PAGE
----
I’ve been thinking a lot about this interview with Lisa Kudrow about the nose job she got when she was in high school.
My first thought is that I want to go back in time and hug teenaged Lisa Kudrow. I want to tell her that it sounds like she made the best choice possible given the options she had. But I also want to tell her that it sucks big time that society presented her with so few options, that it’s unbelievably shitty for a young girl to think that her only chance not to feel hideous is to surgically alter her face.
Most of all, I want to tell her that I get it, because I’ve been there. And if surgery had seemed like a viable option when I was fifteen, I probably would have jumped at the chance. But it wasn’t, so I just had to live with how my nose looked, and eventually I learned to like it. I’m not entirely sure, though, that telling a fifteen year old to suck it up and wait it out until they feel loveable is the best way to go.
I hated my nose for a long time. A long, long time. It’s large and pointy, and, as my friend Steve once helpfully remarked, it’s hooked, like an eagle’s beak. It’s what, on a man, would be called “strong” or “aquiline” – on a petite woman, it looks out of place, or so I thought. My sister once told me that my squinty eyes and prominent nose gave me a rat-like appearance. A friend once avoided the question of whether I had an ugly nose by telling me that I have a nice personality. The first time I saw Cyrano de Bergerac I cried, because I thought I would have to spend the rest of my life composing eloquent love letters for friends who wanted to date the dudes that I liked. I hated my nose.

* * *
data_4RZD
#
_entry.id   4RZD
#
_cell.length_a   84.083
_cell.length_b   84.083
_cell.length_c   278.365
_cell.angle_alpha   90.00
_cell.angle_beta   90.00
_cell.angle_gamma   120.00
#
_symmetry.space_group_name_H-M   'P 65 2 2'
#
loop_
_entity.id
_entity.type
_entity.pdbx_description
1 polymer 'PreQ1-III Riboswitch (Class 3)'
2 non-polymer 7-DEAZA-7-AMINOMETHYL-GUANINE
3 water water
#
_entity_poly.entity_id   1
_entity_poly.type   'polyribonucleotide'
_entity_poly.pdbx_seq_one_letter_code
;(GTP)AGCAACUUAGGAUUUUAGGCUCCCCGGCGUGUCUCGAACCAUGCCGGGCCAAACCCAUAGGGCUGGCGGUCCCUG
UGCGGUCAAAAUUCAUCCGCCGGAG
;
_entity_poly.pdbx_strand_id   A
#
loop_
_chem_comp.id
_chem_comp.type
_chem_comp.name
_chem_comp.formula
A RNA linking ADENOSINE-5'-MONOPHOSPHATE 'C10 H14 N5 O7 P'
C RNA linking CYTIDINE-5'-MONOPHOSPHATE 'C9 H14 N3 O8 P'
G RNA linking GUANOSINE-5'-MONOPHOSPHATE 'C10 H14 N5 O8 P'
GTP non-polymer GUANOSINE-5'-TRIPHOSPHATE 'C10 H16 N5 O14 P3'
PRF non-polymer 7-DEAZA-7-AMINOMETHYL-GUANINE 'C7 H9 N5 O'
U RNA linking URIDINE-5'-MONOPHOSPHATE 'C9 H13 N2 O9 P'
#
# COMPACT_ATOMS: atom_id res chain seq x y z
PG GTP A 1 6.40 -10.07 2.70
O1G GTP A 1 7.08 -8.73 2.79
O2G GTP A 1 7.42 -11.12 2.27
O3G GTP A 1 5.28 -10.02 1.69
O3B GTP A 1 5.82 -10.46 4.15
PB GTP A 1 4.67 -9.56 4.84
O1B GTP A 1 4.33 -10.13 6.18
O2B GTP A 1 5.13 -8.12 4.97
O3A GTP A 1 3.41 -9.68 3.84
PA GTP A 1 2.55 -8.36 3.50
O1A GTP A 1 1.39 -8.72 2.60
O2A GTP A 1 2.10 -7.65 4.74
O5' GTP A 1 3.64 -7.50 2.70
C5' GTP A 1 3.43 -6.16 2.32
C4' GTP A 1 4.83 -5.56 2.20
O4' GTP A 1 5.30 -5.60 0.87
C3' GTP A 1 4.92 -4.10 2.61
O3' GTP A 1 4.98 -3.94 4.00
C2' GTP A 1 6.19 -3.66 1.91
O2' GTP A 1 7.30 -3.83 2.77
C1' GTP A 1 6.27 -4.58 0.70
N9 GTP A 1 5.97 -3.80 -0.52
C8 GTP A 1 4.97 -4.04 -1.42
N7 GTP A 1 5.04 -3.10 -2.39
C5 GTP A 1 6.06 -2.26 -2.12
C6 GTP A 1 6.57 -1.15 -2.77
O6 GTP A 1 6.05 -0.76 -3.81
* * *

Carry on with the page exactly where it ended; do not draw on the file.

For a really long time, I would only let people take pictures of me from head-on; I avoided shots of my profile at all costs. I looked up makeup techniques that would somehow minimize the appearance of my nose. I kept my hair long so that I could tilt my head and let my hair fall forward, covering my face. I thought about getting a nose job. My grandmother once told me to get a nose job. Or rather, she said, “Annie, you only live once, and you only get one body. If surgery will make you feel happier living in the body you’ve been given, then more power to you.”
Not long after that conversation, my cousin, whose nose resembled mine, really did get a nose job. I worried that when I saw her I would feel envious, but I didn’t. I just felt sad.
Mostly I feel sad that we live in a world where there is such a narrow definition of beauty for women. I feel sad that I scrutinize every photograph of me that goes online, because I don’t want people to think that I’m “ugly.” I feel sad that when I put on makeup it seems more like painting on a mask, one that will hide or at least distract people from my actual face. I feel sad that I’ve spent most of my adult life feeling so goddamn unattractive.
I have, somewhat pathetically, tried to remedy this situation by getting outside validation for my appearance, but that’s a double-edged sword, isn’t it? Relying on people other than myself to make me feel attractive is foolish and misguided at best. First of all, doing that puts a lot of pressure on my friends and family to constantly reassure me that yes, I am pretty, and no, I’m not ugly. I mean, it’s fine to like compliments and everything, but requiring them as some sort of clause in our friendship contract isn’t cool. Second of all, feeling that I need an outside source to provide me with self-esteem just isn’t sustainable. Third of all, when I feel bad about my appearance, it doesn’t matter how many compliments you lob at me, I’m just not going to believe them.